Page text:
From Men Intensive To A Technologically Developed Force: Recent Chinese Military Reforms

The People’s Liberation Army (PLA) has been rapidly improvising since the Gulf War period, ‘from men intensive to a technologically developed force’. As China celebrates its 76th Independence Day in the coming month, here is the analysis of China’s recent military reforms.

Inspiring from overwhelming military superiority exhibited by the U.S. forces; the Gulf War 1991 marked a momentous shift in Chinese national military strategy with subsequent issuance of “The Military Strategic Guidelines for the New Period” by the CPC and PLA in 1993. The Serbia- Kosovo conflict of 1998-99 also made a point for Chinese to indulge more in the military modernization. (1)

It seems there are also wide-ranging repercussions over Chinese mind which has led to the aggressive development of its military force capability. One reason can be due to China’s defeat at the hands of the British during the First Opium War (1839-1842). Scholar like Richard Harris notes that the Chinese have one very broad generalization about their own history: they think in terms of ‘up to the Opium war’ and ‘after the Opium war’; in other words, a century of humiliation and weakness to be expunged. (2)

Since 1990s, China is steadily transforming PLA from a defensive force to an expeditionary force with U.S. been the prime objective. As PLA is becoming a more offensive force, China has a vision to transform its military to a force which can fight and win any conflict by 2050. Since, India is the only land neighbour with whom a conflict is possible due to number of border disputes and growing stature of India in world politics these modernization progrmmes has direct implications on India’s defence and security.

Doctrinal Shift

The National Defence White Paper of China published in the year 2019 which majorly addressed U.S. as threat and India got very little attention. The 2015 White Paper gave directive to the PLA to prepare for “winning local wars under high-technology conditions”, it further directs the PLA to “win informatized local wars” with emphasis on struggle in the maritime domain. These phrases have been adjusted twice, once in 2004 and again in 2015 Defence White Paper which is largely taken from 1993 guidelines to PLA. Chinese military science sources describe key modernization efforts as driven by an “information system–based system-of-systems” approach, akin to U.S. network-centric warfare program. (3)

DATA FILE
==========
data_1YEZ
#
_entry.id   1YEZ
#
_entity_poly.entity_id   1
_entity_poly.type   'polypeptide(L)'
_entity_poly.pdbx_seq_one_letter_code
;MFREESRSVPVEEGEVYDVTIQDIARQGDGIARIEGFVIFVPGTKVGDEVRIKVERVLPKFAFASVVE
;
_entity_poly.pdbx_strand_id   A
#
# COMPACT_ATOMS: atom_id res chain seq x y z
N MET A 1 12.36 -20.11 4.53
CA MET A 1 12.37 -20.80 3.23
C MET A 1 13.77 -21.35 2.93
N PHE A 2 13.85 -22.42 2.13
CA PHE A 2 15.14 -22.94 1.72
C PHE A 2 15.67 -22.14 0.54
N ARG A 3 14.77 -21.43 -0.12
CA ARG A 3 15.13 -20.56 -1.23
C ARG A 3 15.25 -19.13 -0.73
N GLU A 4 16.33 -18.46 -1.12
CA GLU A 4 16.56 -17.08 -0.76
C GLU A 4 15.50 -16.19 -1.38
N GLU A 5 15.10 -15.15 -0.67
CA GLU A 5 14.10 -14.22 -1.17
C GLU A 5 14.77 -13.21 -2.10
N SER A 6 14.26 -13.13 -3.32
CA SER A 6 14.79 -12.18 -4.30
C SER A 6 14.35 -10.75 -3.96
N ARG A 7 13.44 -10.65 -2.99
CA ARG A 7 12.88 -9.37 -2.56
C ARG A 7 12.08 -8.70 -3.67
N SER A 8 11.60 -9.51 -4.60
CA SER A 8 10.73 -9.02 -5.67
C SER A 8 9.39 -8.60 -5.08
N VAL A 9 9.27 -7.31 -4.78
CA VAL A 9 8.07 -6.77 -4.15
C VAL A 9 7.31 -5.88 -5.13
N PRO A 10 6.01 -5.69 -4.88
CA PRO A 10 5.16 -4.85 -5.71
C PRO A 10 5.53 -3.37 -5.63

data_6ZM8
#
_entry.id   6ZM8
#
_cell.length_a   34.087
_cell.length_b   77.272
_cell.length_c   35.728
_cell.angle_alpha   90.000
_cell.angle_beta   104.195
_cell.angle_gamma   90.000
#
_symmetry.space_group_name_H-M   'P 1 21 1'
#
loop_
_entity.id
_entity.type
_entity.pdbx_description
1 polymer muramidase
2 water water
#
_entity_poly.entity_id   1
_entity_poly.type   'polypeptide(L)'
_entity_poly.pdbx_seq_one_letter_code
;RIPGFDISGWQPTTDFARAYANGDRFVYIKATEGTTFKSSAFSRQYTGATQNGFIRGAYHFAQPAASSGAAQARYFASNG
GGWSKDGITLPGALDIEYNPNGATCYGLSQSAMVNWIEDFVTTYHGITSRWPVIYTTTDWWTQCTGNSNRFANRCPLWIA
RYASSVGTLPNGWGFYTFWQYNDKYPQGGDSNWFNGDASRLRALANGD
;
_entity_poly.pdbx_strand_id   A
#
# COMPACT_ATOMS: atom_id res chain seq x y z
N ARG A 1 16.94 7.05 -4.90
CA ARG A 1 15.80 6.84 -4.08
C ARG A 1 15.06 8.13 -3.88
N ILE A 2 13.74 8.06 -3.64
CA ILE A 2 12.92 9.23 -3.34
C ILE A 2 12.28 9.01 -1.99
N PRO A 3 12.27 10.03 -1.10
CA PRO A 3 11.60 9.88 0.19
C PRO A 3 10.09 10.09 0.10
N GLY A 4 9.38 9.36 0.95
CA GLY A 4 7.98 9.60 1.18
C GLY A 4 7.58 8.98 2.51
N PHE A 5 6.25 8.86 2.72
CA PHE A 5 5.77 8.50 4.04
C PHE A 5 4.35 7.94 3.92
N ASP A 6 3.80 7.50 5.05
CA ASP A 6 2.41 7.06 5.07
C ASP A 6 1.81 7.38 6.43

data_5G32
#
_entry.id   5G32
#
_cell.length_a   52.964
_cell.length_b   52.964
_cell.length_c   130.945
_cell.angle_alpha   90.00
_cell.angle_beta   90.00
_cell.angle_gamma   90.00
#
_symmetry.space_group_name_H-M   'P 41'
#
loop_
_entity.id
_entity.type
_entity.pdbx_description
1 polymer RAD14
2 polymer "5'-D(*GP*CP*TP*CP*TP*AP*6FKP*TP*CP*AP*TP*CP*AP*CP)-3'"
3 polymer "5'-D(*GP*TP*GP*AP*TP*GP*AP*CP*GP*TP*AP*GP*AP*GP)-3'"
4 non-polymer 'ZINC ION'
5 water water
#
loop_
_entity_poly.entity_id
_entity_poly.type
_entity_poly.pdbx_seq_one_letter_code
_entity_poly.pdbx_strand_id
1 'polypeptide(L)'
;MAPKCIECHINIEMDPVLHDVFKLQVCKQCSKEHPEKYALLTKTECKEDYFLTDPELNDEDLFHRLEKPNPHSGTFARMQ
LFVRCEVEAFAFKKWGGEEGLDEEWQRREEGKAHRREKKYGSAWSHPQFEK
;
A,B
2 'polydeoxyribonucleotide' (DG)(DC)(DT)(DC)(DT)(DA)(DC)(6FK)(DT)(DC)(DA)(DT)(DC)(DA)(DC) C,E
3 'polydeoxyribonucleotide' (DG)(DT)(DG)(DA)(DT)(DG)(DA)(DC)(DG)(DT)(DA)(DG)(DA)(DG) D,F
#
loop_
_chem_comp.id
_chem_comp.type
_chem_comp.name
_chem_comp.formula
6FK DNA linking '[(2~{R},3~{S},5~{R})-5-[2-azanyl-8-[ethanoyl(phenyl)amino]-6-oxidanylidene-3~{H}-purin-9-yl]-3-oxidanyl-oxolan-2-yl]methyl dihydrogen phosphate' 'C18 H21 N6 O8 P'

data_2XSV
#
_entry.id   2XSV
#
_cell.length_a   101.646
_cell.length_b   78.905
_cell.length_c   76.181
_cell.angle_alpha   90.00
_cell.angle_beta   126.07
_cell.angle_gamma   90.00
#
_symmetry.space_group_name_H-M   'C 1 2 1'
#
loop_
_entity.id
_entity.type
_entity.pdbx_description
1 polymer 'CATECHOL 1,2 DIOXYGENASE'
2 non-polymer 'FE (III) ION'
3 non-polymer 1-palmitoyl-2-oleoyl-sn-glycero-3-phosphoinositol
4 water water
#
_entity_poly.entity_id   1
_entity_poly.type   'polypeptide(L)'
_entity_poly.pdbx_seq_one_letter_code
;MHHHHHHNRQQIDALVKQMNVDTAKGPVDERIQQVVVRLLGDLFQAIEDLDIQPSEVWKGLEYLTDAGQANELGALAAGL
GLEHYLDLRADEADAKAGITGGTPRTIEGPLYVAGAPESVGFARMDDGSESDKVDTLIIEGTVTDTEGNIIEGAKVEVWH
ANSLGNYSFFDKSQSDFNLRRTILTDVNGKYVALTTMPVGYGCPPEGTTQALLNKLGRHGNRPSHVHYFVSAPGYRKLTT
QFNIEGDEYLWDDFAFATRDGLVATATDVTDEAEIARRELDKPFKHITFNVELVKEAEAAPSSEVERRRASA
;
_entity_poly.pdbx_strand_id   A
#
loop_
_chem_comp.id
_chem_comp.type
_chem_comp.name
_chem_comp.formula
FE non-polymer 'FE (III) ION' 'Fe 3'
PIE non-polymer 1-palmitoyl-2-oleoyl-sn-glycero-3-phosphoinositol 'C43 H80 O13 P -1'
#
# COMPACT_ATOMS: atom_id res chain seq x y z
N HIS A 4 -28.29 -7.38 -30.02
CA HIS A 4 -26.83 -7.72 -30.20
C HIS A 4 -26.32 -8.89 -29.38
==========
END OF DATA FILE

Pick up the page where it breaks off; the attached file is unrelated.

The 2013 Lectures on the Science of Army Campaigns provides updated PLA thinking on campaigns. An informationized military would experience greater offensive advantages than in the past in conducting sudden, concealed indirect attacks with dispersed forces to disrupt the cohesion of the enemy’s defensive system. Informationized systems like the reconnaissance, communications, navigation and positioning systems can support concealed assembly, deployment, manoeuvre and attack. Today, China has in place the full spectrum of space military capabilities to fight and win local wars under informationization conditions as enunciated by its leaders in past. (4)

Such modernized force could better conduct three-dimensional manoeuvre and multi-directional feints to confuse and stress the defender, seize key terrain, and achieve a deep attack against the enemy. PLA also believes that informationized logistics and equipment support can overcome many of the difficulties posed by the complex environment. Ultimately, the PLA seeks to turn itself into a modern, network-enabled fighting force, capable of projecting sustained power far throughout the Pacific region.

Reforming Higher Defence Management

In 2016 the four semi-autonomous General Departments (responsible for operations, political work, logistics, and armaments/equipment) were disbanded and replaced by 15 functional departments, commissions, and offices within the Central Military Commission (CMC) which is the highest decision-making body in Chinese military affairs, it directly comes under the President of PRC. These changes align the military’s top body to its post reform structure and underscore key themes of jointness, party loyalty, and anti-corruption.